Computational Humanities is a rapidly growing multidisciplinary field that uses computational and quantitative methods for processing, analyzing, and modeling complex data. Within Buddhist Studies, these methods have emerged as an important tool for those working with Buddhist texts, enabling large-scale analysis, facilitating preservation and increased accessibility, and providing new ways of visualizing and understanding data.
The symposium “Advanced Computational Methods for Studying Buddhist Texts” will bring together scholars conducting research on Buddhist texts by computational methods ranging from natural language processing, optical character and handwriting recognition, geographic information systems, cross-linguistic alignment, to content analysis.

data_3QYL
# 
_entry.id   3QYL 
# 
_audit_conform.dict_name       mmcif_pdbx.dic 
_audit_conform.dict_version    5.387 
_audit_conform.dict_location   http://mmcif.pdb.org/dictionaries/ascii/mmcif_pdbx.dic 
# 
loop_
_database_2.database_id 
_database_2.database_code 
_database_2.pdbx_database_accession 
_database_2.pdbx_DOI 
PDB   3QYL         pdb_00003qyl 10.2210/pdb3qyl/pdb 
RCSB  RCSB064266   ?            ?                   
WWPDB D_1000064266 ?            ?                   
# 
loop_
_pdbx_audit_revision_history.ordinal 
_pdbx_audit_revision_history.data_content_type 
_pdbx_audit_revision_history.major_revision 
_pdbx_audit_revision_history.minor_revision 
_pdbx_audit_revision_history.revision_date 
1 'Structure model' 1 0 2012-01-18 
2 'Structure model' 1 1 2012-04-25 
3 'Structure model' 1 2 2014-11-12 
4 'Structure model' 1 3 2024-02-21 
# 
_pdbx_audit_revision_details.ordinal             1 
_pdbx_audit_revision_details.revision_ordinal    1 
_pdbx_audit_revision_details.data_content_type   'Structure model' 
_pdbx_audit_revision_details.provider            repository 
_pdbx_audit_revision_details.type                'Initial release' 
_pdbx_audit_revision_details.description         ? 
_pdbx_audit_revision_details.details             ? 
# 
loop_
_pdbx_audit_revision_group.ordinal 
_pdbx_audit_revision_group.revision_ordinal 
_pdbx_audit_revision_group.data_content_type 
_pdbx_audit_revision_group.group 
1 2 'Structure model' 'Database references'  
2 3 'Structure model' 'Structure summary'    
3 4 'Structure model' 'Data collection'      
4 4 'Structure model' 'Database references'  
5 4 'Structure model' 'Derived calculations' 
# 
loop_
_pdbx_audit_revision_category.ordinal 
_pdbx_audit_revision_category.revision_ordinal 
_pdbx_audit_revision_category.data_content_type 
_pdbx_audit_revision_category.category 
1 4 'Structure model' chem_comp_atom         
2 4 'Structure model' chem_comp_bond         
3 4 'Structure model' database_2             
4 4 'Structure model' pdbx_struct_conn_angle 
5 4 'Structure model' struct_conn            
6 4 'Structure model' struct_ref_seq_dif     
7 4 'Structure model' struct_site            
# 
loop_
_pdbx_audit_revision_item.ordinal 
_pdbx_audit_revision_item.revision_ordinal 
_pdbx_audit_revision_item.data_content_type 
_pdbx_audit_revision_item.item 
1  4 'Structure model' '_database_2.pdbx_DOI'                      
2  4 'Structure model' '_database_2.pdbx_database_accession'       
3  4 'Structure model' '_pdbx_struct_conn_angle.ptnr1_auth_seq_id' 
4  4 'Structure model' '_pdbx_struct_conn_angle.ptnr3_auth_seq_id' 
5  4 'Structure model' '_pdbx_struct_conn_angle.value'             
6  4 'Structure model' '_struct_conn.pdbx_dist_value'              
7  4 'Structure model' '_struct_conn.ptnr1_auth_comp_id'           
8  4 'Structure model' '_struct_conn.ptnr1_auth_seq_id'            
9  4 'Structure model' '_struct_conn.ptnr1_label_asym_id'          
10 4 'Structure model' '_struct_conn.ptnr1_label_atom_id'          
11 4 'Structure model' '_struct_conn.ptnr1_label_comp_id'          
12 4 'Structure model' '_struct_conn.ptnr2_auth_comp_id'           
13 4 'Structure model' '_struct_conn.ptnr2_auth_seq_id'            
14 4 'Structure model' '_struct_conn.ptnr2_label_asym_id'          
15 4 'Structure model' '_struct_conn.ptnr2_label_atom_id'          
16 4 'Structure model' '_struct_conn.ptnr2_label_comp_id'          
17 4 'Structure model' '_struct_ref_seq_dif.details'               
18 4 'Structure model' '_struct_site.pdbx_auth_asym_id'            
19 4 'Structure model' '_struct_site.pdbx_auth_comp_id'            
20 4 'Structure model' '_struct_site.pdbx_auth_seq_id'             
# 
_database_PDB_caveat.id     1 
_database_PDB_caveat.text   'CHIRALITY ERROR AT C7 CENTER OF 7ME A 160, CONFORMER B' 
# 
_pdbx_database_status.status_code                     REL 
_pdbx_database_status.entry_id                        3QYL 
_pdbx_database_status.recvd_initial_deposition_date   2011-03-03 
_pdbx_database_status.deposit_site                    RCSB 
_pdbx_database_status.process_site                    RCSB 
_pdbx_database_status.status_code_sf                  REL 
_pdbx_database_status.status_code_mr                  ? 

The symposium is organized by Patrick McAllister (Institute for the Cultural and Intellectual History of Asia, IKGA, Austrian Academy of Sciences), Rachael Griffiths (ERC project The Dawn of Tibetan Buddhist Scholasticism (11th-13th c.) TibSchol, IKGA), and Markus Viehbeck (Tibetan Manuscript Project Vienna TMPV, University of Vienna).
Detailed program and information on registration is provided here.